1. Leaving a comment below.
  2. Following the blog.
  3. Posting a link to this giveaway on Facebook or Twitter.

This time around, I will give you a FOURTH way to enter the contest. In your comment below, include the name of your favorite Christmas read – I love a good holiday book, and I’m interested to hear what you recommend.

On Friday, I will use the Random Number Generator to pick a winner. Good luck! And if you’ve got a Pink lover on your holiday shopping list, make sure you stop by the blog tomorrow for a fun gift idea.

Pink IV Week 1 in Review

Rose background with dropsToday’s post was written by Sarah.

Wow, week one is at an end already. Where did the week/chapters go? Okay, first chapters of Crimson Rose! I always forget how much happens in the beginning of this novel. In the format that Beth used last month (which I really loved), I’m going to try and recap what’s happened in the first 8 chapters.

Lord Vaughn: Our mysterious and complex earl has been enlisted by the Carnation to recruit Mary to their cause. Jane, somewhat, convinced him to use his title as bait and despite informing her of the contrary, and giving himself severe talkings to, Vaughn is quite intrigued by Mary. My favourite from him in the beginning is “’Yet’, my dear Miss Wooliston, is a treacherous jade. She’ll lead you astray if you let her.”

Personal note: it’s mind-blowing to me that, not only does Vaughn know who she is, he continues to work for (he would say with) Jane. For king and country and all that, yawn…

Mary: Although voted “most likely to marry an Earl” three seasons running, she finds herself unmarried still! Sorry, a little bit of Austen crept in there. She’s desperate not to be at the mercy of her younger sister’s (and her thwarted husband’s) charity and accepts Vaughn’s mysterious deal… with stipulations of her own of course. She, as usual, sees something of an opportunity in the first portion of her mission, but it doesn’t quite go as she thought. Vaughn is ever-present it seems.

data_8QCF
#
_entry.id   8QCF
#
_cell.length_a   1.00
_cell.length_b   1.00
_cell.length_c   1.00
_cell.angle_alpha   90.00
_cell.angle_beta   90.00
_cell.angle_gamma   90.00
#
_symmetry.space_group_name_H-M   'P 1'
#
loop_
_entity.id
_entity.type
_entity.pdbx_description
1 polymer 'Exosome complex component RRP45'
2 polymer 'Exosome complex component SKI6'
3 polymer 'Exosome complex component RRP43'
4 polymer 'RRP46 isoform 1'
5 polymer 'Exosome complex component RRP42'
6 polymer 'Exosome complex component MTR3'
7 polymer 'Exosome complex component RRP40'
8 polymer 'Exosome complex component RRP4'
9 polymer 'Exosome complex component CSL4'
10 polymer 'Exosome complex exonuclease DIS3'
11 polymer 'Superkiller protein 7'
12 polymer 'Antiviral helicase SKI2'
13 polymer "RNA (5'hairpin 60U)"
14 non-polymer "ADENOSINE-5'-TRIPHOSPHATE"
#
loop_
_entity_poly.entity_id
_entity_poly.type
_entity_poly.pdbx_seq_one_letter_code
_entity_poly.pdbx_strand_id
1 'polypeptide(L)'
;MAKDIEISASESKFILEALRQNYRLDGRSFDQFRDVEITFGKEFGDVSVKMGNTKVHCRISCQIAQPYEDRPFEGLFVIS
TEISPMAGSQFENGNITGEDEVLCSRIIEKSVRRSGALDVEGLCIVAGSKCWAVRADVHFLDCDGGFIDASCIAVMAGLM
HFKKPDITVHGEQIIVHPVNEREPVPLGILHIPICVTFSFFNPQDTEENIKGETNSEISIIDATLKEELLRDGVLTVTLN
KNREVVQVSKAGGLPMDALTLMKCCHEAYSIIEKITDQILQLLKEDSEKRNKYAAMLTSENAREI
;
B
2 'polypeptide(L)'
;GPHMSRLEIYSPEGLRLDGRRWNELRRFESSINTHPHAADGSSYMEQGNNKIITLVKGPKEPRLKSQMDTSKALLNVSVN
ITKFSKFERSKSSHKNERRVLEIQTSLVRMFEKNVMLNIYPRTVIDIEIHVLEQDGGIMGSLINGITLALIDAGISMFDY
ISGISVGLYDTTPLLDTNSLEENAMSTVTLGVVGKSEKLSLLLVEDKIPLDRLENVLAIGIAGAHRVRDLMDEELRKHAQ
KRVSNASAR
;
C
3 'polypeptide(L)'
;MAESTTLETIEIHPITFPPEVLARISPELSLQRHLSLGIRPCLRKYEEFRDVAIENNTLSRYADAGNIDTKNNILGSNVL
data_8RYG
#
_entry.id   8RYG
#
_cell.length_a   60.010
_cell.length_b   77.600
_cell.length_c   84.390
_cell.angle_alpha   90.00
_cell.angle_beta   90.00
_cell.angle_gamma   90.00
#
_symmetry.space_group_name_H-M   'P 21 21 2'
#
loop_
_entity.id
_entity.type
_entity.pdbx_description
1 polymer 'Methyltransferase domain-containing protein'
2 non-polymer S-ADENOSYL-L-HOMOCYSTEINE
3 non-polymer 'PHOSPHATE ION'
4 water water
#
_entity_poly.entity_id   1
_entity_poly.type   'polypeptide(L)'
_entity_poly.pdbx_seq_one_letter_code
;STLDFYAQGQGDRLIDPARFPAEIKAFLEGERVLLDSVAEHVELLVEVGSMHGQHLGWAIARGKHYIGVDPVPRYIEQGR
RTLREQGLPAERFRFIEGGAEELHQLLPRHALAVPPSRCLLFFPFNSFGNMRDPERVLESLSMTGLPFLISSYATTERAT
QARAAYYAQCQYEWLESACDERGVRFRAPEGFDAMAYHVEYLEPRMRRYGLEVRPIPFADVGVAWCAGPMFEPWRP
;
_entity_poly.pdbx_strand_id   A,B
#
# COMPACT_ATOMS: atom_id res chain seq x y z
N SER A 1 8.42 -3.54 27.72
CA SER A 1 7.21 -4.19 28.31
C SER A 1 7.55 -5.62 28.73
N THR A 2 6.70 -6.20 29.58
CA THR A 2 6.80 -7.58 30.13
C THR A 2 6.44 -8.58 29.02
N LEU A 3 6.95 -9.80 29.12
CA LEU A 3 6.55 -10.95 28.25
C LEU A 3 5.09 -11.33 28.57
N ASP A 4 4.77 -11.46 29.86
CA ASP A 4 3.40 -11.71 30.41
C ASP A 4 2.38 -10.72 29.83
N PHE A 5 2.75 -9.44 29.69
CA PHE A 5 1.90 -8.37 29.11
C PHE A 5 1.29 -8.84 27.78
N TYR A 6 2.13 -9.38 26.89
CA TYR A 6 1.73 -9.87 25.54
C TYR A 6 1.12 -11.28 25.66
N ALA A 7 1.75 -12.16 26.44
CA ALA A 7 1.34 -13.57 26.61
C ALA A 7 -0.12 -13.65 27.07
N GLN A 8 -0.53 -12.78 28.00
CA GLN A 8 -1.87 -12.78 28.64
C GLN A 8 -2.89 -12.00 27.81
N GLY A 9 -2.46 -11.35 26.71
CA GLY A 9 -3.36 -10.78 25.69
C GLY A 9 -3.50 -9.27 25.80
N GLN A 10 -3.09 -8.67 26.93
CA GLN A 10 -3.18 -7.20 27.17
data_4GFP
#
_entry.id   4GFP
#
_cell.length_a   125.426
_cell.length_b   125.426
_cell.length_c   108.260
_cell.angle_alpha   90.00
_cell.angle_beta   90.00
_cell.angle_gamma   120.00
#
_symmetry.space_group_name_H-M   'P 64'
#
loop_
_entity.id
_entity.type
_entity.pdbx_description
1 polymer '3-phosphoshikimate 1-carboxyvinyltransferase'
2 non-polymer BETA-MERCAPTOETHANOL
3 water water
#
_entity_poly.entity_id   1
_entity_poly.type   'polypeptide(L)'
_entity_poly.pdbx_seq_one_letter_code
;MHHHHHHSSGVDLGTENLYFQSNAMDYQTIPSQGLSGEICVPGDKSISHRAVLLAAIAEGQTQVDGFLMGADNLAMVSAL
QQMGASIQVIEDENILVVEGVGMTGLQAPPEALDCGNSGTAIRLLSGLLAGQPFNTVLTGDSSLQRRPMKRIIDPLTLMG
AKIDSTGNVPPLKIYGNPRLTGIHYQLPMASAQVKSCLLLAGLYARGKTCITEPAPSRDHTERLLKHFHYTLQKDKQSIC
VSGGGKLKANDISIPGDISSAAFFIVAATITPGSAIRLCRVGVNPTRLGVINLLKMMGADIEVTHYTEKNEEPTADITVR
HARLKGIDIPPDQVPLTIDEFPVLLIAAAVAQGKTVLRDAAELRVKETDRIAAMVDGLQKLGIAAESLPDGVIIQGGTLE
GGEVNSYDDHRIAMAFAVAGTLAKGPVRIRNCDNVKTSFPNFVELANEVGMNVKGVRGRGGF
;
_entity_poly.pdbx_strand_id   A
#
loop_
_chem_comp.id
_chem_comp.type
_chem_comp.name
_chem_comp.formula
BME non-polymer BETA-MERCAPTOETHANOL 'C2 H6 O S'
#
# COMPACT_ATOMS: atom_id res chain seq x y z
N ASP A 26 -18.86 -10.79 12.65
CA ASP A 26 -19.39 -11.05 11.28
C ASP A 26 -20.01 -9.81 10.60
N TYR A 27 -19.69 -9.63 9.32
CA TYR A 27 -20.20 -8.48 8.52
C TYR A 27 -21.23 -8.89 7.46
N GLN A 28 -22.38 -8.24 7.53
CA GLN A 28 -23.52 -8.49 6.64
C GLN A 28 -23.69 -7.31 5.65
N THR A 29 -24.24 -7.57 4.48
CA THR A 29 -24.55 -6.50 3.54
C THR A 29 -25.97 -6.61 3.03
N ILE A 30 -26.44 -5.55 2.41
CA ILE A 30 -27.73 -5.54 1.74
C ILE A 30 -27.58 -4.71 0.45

Personal note: Mary reminds me a little of Charlotte Lucas from Pride and Prejudice, very pragmatic and shrewd. It comes down to the fact that there are only so many options for women in their situation and if they can bring a man “up to scratch” they will.

Jane: Currently in England, presumably after Ireland and before returning to France, finds herself in need of someone to get the Black Tulip’s attention and Mary decidedly fits the bill. She also possesses the amazing ability to keep Vaughn engaged enough to convince him to entice Mary.

Aunt Imogen: Can we all just spare a moment of silence to the brilliance of Lauren in creating Lady Cranbourne and the ode Robbie Burns wrote, hailed as “the unpronounceable in praise of the incomprehensible”? I love it!!